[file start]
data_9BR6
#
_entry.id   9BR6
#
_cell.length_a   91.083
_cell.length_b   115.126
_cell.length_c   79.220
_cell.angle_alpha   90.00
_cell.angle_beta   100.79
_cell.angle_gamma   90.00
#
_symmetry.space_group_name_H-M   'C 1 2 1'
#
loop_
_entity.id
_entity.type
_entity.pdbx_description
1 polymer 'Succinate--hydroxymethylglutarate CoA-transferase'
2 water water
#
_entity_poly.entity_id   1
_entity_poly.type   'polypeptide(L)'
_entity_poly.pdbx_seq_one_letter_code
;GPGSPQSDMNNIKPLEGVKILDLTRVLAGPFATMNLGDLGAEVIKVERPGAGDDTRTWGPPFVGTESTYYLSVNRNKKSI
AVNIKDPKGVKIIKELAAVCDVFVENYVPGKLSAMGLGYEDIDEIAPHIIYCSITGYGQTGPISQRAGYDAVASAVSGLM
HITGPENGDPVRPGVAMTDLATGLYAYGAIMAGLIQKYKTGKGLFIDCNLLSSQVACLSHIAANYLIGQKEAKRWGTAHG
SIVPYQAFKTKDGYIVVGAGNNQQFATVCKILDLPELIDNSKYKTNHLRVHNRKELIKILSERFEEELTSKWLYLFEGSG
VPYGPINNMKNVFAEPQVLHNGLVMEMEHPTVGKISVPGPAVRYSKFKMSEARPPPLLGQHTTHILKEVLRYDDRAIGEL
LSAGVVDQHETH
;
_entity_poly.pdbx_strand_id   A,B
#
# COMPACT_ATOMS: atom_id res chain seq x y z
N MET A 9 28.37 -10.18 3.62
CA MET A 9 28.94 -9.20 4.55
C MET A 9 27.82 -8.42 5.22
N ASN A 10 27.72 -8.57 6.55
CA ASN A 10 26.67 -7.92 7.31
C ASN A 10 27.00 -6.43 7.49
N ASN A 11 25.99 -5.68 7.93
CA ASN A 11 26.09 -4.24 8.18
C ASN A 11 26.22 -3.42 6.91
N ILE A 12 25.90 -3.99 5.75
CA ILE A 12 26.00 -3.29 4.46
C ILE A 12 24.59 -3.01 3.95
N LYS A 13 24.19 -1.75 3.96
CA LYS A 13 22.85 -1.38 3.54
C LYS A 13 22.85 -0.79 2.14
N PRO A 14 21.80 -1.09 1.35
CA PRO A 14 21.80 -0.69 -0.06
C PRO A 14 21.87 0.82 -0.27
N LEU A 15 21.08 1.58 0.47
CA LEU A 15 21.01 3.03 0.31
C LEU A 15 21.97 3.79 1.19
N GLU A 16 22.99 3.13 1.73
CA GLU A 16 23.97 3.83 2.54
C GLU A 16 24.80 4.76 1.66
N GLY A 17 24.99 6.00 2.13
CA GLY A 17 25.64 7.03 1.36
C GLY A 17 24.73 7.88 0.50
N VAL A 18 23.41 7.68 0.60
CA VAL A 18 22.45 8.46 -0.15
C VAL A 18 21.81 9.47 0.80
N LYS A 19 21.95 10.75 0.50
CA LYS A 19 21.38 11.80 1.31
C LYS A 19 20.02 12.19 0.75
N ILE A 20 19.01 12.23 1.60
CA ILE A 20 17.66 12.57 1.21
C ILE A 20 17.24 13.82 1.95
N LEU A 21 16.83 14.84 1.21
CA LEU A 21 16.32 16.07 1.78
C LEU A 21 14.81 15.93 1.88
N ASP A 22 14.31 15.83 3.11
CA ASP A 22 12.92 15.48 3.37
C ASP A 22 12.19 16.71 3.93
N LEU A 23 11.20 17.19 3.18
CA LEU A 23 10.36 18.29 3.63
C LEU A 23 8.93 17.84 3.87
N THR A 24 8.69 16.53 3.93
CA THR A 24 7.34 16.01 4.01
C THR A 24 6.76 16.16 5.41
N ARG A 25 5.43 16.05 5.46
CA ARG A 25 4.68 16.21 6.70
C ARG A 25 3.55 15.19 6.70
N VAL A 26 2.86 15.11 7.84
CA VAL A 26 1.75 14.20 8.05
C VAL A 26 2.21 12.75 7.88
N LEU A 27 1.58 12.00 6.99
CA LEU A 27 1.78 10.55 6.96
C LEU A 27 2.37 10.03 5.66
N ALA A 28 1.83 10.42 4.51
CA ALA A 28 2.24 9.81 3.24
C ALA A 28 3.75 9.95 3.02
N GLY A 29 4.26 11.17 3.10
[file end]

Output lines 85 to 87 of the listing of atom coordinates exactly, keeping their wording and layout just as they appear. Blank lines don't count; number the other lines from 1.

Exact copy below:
N VAL A 26 2.86 15.11 7.84
CA VAL A 26 1.75 14.20 8.05
C VAL A 26 2.21 12.75 7.88